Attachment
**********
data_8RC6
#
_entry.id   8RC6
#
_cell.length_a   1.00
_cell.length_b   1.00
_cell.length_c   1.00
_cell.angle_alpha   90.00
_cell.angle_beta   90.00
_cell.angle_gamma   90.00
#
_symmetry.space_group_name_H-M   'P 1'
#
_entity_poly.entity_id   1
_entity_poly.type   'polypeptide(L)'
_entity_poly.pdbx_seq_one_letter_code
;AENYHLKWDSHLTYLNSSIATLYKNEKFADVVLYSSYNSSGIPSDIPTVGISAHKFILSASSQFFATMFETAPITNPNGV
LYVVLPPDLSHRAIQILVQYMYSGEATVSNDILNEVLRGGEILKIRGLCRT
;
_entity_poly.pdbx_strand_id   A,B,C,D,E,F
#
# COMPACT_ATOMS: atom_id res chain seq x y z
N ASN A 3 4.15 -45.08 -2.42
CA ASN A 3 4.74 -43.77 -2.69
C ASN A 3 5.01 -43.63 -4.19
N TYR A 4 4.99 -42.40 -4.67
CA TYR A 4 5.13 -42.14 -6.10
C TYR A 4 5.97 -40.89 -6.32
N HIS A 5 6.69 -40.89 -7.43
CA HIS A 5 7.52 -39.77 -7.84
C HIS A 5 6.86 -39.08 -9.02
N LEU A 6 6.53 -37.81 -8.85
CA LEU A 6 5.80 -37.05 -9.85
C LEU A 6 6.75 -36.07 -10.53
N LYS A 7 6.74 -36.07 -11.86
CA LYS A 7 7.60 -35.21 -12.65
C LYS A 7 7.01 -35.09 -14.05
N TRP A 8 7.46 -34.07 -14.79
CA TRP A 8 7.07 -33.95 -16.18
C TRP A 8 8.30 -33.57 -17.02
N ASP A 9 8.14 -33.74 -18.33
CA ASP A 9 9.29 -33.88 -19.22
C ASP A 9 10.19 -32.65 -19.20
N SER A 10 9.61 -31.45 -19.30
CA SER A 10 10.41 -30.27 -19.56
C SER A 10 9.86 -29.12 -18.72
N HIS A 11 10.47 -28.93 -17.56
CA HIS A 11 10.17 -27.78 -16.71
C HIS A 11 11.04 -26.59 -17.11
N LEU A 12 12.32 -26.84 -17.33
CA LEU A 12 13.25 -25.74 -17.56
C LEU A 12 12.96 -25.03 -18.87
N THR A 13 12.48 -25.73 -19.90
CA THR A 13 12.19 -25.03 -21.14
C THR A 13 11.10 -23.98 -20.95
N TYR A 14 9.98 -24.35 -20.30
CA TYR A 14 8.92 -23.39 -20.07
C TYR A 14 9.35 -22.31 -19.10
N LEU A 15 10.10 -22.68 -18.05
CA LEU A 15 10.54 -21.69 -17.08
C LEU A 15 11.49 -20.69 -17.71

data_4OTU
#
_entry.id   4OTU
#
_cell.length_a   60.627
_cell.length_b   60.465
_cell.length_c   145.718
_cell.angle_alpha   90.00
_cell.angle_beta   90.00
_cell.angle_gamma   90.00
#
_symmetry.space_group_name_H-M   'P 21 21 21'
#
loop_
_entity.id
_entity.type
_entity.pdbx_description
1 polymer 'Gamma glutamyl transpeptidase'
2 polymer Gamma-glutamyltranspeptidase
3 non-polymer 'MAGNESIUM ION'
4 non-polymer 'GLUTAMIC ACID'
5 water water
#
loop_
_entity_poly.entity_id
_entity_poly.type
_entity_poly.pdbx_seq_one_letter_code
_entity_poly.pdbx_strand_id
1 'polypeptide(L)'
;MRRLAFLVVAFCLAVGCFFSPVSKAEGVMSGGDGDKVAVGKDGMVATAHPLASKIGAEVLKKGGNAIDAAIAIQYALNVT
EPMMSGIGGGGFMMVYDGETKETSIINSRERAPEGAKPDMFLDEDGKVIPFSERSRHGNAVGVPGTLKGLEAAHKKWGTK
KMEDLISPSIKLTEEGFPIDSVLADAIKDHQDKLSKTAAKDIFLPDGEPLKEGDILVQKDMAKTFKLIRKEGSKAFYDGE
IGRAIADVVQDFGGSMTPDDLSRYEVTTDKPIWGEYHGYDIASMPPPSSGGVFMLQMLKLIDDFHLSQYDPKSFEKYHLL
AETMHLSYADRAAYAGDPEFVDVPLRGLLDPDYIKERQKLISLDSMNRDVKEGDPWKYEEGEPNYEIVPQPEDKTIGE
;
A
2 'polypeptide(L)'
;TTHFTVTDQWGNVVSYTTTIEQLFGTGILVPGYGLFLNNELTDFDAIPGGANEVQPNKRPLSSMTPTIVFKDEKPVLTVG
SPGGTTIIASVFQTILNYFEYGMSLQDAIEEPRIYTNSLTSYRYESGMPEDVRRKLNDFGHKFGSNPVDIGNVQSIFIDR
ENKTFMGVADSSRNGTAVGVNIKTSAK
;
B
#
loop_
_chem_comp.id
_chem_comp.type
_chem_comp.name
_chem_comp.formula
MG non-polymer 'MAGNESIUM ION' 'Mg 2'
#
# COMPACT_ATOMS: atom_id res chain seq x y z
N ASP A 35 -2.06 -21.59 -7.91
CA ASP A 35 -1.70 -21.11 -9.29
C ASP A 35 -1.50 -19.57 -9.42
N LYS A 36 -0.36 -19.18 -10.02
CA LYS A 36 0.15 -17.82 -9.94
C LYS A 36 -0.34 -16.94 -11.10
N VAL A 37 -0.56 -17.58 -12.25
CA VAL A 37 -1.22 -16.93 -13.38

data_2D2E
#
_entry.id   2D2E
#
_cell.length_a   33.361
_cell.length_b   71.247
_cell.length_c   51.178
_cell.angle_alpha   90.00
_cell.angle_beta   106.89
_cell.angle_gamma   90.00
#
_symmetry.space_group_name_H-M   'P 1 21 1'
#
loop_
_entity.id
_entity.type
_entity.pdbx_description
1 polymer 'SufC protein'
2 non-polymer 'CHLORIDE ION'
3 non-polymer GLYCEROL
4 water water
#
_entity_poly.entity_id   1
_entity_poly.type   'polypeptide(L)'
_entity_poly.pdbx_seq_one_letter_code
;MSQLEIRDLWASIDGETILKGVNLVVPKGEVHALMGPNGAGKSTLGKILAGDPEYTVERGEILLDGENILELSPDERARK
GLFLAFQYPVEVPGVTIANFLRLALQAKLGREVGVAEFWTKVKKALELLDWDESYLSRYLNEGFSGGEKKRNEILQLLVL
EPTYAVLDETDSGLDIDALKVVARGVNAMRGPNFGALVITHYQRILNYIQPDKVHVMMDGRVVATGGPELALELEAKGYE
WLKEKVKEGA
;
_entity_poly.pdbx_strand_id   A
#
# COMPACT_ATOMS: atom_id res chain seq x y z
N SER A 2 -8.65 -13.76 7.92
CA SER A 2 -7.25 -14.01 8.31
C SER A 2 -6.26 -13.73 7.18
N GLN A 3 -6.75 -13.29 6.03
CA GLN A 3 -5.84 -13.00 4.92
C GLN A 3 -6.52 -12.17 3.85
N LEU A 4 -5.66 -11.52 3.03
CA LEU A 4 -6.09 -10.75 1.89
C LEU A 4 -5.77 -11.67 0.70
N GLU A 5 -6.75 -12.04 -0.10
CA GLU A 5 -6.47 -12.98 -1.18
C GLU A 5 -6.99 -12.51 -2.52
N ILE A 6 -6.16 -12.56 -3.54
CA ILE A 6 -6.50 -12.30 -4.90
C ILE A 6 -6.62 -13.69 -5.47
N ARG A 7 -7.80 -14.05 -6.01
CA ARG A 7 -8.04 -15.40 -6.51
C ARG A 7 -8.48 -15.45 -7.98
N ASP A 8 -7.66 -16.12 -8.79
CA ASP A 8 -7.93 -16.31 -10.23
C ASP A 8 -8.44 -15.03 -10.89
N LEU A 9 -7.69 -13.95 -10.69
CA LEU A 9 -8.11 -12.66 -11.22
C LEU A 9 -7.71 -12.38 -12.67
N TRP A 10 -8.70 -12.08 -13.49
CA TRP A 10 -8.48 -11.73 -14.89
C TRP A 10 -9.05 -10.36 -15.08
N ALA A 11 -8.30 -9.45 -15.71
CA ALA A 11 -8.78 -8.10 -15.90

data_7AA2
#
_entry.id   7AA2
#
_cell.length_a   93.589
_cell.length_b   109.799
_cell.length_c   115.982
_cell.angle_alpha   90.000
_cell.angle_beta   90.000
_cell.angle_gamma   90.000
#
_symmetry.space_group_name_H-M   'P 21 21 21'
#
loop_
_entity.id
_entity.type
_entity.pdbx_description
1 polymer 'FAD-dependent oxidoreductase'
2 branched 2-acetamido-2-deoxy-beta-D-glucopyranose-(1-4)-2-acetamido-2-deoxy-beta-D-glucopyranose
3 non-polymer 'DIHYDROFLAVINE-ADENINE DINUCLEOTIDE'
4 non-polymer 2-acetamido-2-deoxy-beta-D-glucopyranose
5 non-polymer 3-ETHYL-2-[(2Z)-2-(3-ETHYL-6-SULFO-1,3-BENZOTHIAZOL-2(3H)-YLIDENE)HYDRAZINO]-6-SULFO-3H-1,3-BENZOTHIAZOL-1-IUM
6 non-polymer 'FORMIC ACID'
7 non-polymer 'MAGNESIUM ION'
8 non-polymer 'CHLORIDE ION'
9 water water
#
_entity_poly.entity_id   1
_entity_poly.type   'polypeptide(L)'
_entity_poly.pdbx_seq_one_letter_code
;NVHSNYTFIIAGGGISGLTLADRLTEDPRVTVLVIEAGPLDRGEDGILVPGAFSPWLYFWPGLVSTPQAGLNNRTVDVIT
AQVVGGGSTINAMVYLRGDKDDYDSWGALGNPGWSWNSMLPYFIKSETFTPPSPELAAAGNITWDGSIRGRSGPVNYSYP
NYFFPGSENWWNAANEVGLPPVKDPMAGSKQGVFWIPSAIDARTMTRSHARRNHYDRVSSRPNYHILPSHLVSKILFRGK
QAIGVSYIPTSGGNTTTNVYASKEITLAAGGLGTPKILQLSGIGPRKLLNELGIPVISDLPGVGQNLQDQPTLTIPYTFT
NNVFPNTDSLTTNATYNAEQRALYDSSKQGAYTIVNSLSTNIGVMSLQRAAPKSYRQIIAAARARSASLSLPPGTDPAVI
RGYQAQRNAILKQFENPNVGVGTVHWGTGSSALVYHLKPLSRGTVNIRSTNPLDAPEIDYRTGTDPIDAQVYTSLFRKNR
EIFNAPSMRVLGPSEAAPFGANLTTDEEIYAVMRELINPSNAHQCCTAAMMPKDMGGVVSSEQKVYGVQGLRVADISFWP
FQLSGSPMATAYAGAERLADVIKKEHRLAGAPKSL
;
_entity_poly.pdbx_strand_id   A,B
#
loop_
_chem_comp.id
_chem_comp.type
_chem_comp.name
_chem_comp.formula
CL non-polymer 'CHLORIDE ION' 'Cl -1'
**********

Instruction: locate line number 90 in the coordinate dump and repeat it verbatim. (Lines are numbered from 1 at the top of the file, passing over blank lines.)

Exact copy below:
1 'polypeptide(L)'